Middle Childhood Intervention: Module Two – Special Needs & Conditions

Generalized Anxiety Disorder (GAD)

Children with GAD worry all the time, about almost everything. What they worry about may change from time to time, but the worry is always there. It  prevents the child from leading a typical life and participating in daily activities (such as brushing one’s teeth). In fact, having GAD has an effect on every aspect of the child’s life.

Children who have GAD usually have mental and physical symptoms.

The mental symptoms include:

  • Worrying about big things (“Will I pass this term in school?”) and little things (“What if I can’t find the cereal I like at the supermarket?”);Difficulty concentrating and paying attention to the task at hand;
  • Feeling as if one’s mind has gone “blank” (that is, not being able to think about anything, or even move);
  • Feeling irritable (that is, feeling on edge);
  • Feeling as if the world is going to end;
  • Worrying excessively about being “on time” and what happens if one is not on time;
  • Being a perfectionist (that is, wanting to do everything extremely well);
  • Re-doing certain tasks because child feels that the task was not performed well the first time around (even though it was);
  • Constantly asking others for reassurance that everything is ok;
  • Constantly asking a lot of “what if” questions.

The physical symptoms include:

  • Restlessness;
  • Fatigue;
  • Having muscle tension or aches;
  • Trembling and getting “a bad case of the shakes;”
  • Having trouble sleeping;
  • Sweating (Fig. 1);
  • Breathing very fast (that is, as if the child has been running for an hour);
  • Feeling nauseous.


Figure 1. Sweating

Children with GAD need psychotherapy. If symptoms are severe, the therapy may need to be intensive (that is, at least once a week) in the beginning. For GAD, the most common type of psycho-therapy is cognitive-behavioral therapy. In cognitive-behavioral therapy, the therapist helps the child learn how not to worry so much by identifying negative thoughts (the cognitive part), and learning how to change the behaviors that are associated with worrying (the behavioral part).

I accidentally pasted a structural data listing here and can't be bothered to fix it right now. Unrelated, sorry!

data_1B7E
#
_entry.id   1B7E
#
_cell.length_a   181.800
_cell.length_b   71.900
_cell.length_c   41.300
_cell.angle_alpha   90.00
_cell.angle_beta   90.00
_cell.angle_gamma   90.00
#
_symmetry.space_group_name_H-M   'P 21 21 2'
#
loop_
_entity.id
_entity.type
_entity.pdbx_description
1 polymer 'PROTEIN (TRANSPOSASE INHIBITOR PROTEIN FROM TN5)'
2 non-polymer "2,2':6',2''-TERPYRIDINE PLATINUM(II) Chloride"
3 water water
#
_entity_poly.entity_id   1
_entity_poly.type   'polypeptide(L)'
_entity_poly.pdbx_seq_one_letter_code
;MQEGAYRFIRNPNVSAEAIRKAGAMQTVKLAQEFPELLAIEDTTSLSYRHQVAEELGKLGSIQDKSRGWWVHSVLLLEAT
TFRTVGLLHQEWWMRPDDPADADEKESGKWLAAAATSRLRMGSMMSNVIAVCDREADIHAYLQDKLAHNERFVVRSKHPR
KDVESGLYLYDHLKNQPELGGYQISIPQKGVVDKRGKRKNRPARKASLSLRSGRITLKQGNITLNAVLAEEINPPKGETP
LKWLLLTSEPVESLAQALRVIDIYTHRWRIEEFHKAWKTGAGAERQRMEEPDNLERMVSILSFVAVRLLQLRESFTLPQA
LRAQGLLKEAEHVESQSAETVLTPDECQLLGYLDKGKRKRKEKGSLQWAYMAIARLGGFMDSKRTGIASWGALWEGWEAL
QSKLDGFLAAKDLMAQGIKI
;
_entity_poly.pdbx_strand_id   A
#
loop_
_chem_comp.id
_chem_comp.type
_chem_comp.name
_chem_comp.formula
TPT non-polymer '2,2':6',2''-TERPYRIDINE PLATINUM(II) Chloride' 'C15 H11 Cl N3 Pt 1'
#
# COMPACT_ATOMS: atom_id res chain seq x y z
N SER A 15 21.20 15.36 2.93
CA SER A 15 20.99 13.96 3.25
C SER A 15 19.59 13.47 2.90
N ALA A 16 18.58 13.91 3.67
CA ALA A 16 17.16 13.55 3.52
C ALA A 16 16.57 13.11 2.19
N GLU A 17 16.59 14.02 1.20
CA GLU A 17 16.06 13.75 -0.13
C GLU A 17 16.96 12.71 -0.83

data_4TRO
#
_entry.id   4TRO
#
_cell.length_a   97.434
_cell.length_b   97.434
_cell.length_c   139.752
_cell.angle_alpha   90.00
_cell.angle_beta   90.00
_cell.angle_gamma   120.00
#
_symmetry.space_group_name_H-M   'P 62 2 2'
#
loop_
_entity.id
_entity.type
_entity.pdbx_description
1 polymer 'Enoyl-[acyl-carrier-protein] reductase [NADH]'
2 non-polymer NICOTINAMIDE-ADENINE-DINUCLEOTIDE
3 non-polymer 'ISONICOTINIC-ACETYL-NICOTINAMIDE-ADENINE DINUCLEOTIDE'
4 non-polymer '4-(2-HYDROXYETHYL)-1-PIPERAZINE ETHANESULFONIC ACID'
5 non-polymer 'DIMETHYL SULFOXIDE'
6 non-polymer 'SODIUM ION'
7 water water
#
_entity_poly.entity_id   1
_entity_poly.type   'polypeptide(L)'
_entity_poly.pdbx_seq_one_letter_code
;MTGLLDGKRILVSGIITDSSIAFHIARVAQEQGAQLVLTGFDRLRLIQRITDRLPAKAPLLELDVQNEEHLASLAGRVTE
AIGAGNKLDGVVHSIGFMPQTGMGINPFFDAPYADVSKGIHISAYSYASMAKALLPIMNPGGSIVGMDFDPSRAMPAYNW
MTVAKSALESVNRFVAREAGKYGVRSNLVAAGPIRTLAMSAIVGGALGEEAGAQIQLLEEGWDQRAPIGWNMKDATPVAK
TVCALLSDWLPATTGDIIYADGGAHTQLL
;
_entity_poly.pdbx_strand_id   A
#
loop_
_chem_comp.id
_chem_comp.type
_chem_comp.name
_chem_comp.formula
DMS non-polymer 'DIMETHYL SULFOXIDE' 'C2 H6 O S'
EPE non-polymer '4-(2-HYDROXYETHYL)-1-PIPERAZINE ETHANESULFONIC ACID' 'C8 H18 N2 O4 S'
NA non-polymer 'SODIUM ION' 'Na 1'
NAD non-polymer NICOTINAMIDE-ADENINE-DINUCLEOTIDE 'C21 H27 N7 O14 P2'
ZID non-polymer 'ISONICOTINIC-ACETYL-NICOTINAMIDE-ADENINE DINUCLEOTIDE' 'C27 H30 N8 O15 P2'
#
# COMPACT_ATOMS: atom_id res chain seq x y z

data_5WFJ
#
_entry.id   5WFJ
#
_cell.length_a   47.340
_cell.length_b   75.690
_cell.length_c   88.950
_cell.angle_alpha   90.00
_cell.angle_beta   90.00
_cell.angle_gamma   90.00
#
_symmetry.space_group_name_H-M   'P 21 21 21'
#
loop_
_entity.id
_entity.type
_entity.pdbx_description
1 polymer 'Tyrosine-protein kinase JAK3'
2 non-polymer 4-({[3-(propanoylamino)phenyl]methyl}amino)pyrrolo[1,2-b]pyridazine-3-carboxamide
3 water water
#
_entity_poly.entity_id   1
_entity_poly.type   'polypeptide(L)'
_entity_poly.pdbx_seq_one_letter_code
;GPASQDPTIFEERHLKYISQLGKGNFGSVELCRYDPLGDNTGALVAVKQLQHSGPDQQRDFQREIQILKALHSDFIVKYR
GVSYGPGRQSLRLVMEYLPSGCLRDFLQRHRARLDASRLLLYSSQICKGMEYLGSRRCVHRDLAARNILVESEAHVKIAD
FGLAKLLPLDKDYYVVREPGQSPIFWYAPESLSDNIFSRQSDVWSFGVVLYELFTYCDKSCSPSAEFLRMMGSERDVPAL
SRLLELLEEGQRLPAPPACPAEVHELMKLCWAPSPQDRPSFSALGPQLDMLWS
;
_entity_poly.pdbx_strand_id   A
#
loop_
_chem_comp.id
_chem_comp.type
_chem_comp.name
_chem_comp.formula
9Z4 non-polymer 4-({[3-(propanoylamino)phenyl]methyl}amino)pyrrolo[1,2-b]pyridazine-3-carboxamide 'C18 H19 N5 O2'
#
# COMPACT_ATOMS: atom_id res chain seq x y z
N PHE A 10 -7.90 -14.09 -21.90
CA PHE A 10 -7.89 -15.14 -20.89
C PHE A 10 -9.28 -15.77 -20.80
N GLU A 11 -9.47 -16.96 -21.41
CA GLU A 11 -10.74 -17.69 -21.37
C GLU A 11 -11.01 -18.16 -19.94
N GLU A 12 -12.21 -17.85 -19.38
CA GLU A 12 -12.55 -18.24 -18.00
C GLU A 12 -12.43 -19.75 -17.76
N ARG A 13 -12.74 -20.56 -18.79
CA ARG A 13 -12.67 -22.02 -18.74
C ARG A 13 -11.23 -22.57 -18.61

Some children with GAD may need to take medication. Placing children under age 12 years on medication is controversial. Parents should research this issue very carefully before they decide whether or not they wish their child to take medication.

Some children with GAD may have an Individual Education Plan (IEP. In the classroom, children with GAD need the help and support of the classroom teacher:

  • The teacher may have to take things slowly, as children may need extra time to process certain types of information;
  • The teacher may have to give a lot of advance notice about going on field trips or outside of the school, because children with GAD usually worry a lot when they have to go to an unfamiliar place;
  • The teacher may need to give extra time to submit in-class assignments or  homework assignments;
  • The teacher may need to give extra time during in class tests;
  • The teacher may need to make sure they are not being bullied or made fun of by other children;

The most important thing the teacher can do is offer children with GAD support and make them feel welcome and safe in the classroom. This may help the child to worry less. This will also help other students better accept  those who are different.

Children with GAD who get good therapy and lots of love and support at home move on to lead very full and healthy lives. They may not overcome GAD or be cured of it, but they do learn to live with it  successfully (Fig. 2).

mother and daughter

Figure 2. Mother and daughter
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